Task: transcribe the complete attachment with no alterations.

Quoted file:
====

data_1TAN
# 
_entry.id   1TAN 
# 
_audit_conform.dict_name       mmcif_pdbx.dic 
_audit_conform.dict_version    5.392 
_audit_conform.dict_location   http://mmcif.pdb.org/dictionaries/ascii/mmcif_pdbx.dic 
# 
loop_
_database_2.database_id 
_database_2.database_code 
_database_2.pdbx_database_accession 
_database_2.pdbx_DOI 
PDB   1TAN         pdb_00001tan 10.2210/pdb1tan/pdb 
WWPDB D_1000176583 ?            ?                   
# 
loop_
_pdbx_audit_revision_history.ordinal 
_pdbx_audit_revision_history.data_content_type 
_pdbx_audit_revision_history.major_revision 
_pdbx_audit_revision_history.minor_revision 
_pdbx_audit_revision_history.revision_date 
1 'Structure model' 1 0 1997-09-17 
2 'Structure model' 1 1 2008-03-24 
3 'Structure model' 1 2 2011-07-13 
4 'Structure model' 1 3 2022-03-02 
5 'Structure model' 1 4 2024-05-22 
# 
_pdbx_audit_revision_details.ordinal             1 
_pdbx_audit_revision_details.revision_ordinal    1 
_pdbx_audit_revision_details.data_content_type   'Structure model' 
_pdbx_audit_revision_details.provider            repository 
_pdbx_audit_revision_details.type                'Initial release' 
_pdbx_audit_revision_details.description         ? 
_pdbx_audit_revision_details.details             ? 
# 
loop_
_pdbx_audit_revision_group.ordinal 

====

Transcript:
data_1TAN
# 
_entry.id   1TAN 
# 
_audit_conform.dict_name       mmcif_pdbx.dic 
_audit_conform.dict_version    5.392 
_audit_conform.dict_location   http://mmcif.pdb.org/dictionaries/ascii/mmcif_pdbx.dic 
# 
loop_
_database_2.database_id 
_database_2.database_code 
_database_2.pdbx_database_accession 
_database_2.pdbx_DOI 
PDB   1TAN         pdb_00001tan 10.2210/pdb1tan/pdb 
WWPDB D_1000176583 ?            ?                   
# 
loop_
_pdbx_audit_revision_history.ordinal 
_pdbx_audit_revision_history.data_content_type 
_pdbx_audit_revision_history.major_revision 
_pdbx_audit_revision_history.minor_revision 
_pdbx_audit_revision_history.revision_date 
1 'Structure model' 1 0 1997-09-17 
2 'Structure model' 1 1 2008-03-24 
3 'Structure model' 1 2 2011-07-13 
4 'Structure model' 1 3 2022-03-02 
5 'Structure model' 1 4 2024-05-22 
# 
_pdbx_audit_revision_details.ordinal             1 
_pdbx_audit_revision_details.revision_ordinal    1 
_pdbx_audit_revision_details.data_content_type   'Structure model' 
_pdbx_audit_revision_details.provider            repository 
_pdbx_audit_revision_details.type                'Initial release' 
_pdbx_audit_revision_details.description         ? 
_pdbx_audit_revision_details.details             ? 
# 
loop_
_pdbx_audit_revision_group.ordinal 